Republican Senate Leader McConnell's Plan Would Avoid Forcing the Spending Cuts that He Knows Are Highly Unpopular
On Tuesday, Senator Mitch McConnell (R-KY) offered a convoluted proposal in which a bill to raise the debt ceiling would be passed by Congress — requiring Republican and Democratic votes — followed by subsequent meaningless votes that would allow many lawmakers, even a majority of lawmakers, to pretend that they disapprove of the increase in the debt ceiling and lay the blame on President Obama.
McConnell's proposal is for the Congress to enact a bill allowing the President to increase the debt ceiling in incremental steps and giving Congress a chance to pass subsequent bills blocking each of those incremental increases. Of course, the President would veto any of these subsequent bills preventing an increase in the debt ceiling.
In fact, subsequent bills to prevent the President from raising the debt ceiling may not even pass the Senate, which is controlled by Democrats. Of course, Senators of either party could hypocritically shift from approving the first bill to give the President this power to supporting a subsequent bill to take this power away from the President. Such shiftiness is to be expected in Congress today.
After the initial bill is passed to give the President the power to increase the debt limit, it's possible that no one will pay any attention to subsequent votes on bills related to the debt ceiling. Votes on bills that don't pass usually do not generate much of a buzz. For example, it's not obvious that the public remembers when Senate Republicans and a few Democrats filibustered a full extension of the Bush tax cuts for 98 percent of taxpayers last year.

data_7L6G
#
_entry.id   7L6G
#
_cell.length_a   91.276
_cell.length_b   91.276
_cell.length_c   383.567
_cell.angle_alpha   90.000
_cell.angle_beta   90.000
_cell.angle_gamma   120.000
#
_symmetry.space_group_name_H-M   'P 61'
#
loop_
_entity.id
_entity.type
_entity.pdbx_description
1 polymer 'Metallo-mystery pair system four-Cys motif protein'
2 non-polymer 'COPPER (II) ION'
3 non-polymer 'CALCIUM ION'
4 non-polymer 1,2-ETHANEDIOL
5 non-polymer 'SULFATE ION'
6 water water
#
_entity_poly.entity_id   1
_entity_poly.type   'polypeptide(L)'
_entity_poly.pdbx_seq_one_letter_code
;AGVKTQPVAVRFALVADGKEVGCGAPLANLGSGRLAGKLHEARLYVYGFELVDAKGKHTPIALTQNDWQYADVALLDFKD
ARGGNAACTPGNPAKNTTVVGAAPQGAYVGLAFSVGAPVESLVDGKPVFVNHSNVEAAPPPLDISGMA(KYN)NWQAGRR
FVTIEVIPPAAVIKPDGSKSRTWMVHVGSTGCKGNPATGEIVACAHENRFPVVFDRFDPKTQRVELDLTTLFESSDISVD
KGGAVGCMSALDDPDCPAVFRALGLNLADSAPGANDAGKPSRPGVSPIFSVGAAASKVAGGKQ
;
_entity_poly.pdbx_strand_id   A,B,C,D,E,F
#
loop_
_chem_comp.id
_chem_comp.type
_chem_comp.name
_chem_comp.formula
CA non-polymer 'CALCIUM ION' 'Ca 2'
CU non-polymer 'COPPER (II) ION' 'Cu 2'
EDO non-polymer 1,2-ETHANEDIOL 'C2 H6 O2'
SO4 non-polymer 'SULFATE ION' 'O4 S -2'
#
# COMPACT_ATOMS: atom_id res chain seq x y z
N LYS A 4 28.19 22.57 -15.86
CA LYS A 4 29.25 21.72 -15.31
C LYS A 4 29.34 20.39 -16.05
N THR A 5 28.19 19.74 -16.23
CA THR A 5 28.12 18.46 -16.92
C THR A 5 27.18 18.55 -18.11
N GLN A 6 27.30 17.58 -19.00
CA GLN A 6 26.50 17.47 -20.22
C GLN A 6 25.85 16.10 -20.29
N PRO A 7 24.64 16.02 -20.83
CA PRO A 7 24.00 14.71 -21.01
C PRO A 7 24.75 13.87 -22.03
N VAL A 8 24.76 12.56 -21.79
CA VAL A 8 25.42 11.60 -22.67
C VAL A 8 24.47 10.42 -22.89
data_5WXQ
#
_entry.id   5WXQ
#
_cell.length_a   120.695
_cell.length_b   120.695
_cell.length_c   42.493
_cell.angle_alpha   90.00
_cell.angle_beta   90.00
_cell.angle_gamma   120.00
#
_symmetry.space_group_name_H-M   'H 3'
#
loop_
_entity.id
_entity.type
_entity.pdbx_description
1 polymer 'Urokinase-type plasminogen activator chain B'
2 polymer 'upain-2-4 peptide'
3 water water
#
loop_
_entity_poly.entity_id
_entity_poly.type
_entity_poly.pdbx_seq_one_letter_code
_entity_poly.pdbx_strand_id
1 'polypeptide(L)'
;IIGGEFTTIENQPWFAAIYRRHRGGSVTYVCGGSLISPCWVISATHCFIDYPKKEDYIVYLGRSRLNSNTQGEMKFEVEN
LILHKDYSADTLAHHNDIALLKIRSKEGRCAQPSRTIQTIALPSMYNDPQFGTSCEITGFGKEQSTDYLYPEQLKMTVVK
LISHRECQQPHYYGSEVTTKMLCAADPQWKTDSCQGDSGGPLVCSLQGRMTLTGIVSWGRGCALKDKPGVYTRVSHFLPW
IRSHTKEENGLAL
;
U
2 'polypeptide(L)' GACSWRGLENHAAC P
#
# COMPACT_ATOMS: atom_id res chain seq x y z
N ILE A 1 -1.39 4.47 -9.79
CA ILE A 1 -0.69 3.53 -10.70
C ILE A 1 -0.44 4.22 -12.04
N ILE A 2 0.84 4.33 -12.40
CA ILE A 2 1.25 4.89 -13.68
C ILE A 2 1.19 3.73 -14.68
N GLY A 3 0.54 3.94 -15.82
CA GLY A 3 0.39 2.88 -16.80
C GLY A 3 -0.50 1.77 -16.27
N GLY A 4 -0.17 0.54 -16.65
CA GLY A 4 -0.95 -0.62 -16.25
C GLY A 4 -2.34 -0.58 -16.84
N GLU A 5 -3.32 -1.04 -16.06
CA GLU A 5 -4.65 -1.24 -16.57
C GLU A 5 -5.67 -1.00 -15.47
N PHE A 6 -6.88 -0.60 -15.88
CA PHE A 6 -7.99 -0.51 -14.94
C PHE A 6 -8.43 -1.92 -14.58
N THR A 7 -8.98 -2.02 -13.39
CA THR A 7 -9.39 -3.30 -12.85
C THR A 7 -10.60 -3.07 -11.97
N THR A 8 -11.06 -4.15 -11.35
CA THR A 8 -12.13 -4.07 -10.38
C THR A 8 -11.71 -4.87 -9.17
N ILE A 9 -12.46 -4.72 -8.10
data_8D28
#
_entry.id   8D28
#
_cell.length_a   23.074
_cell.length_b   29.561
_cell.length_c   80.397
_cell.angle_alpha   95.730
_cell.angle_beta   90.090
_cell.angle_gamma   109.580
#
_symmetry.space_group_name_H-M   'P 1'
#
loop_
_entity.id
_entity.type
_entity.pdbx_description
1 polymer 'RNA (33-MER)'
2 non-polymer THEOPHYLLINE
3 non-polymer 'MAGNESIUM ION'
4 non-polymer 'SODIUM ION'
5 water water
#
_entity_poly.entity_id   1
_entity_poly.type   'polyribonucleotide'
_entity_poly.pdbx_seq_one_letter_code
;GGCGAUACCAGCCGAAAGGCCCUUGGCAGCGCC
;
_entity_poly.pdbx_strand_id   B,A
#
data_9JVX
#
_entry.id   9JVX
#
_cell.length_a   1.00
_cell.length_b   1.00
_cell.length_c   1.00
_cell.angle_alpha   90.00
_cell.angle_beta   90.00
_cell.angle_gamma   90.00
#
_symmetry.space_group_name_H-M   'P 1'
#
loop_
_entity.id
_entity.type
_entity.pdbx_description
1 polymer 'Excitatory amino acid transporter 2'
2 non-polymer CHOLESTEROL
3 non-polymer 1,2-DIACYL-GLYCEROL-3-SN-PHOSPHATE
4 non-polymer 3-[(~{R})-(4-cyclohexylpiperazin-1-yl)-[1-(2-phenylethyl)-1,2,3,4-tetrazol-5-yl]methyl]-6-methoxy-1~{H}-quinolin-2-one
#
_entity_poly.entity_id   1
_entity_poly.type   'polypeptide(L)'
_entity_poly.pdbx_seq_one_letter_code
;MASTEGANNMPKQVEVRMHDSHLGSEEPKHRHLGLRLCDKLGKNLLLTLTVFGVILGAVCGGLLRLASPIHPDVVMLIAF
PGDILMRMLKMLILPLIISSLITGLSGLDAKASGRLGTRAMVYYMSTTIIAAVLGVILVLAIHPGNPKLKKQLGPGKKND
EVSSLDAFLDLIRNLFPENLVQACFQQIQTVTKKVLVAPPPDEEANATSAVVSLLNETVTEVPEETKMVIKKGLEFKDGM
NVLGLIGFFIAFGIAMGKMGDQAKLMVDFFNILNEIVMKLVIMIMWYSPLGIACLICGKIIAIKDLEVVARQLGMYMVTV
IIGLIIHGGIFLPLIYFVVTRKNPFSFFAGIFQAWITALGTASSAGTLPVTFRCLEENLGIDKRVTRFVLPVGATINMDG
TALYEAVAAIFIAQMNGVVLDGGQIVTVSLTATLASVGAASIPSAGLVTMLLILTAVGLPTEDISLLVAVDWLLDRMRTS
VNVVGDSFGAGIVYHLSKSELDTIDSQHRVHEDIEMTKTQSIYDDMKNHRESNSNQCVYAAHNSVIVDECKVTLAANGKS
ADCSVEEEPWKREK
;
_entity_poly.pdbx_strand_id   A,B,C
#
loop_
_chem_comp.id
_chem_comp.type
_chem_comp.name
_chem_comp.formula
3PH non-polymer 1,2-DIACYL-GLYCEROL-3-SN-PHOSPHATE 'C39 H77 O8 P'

Earlier this year GOP leaders threatened to block any increase in the debt ceiling unless it came with spending cuts equal at least to the amount by which the debt ceiling would be increased, $2.4 trillion. Of course, failure to raise the debt ceiling would cause an unprecedented default by the U.S. on its debt obligations and send the financial markets into a tailspin.
Last week, the President proclaimed his desire to agree on a larger decrease in the deficit, of $4 trillion over ten years, including savings from Social Security and Medicare.
As talks proceeded the White House pushed for an agreement that would achieve just one fourth of the $4 trillion in deficit reduction from revenue increases and the other three fourths from spending cuts. This offer seemed wildly tilted to the anti-tax lawmakers, especially given that the U.S. is one of the least taxed countries in the industrialized world.
Over the weekend, Republican House Speaker John Boehner gave up on such an ambitious deal even though it would have been so skewed towards his priorities. Boehner said he wanted to find agreement on a smaller deficit reduction deal and a short-term increase in the debt ceiling, which the President opposes. That prompted Senator McConnell to make his offer, which essentially gives up any attempt to force cuts in spending in return for an increase in the debt ceiling.
Photo via Gage Skidmore Creative Commons Attribution License 2.0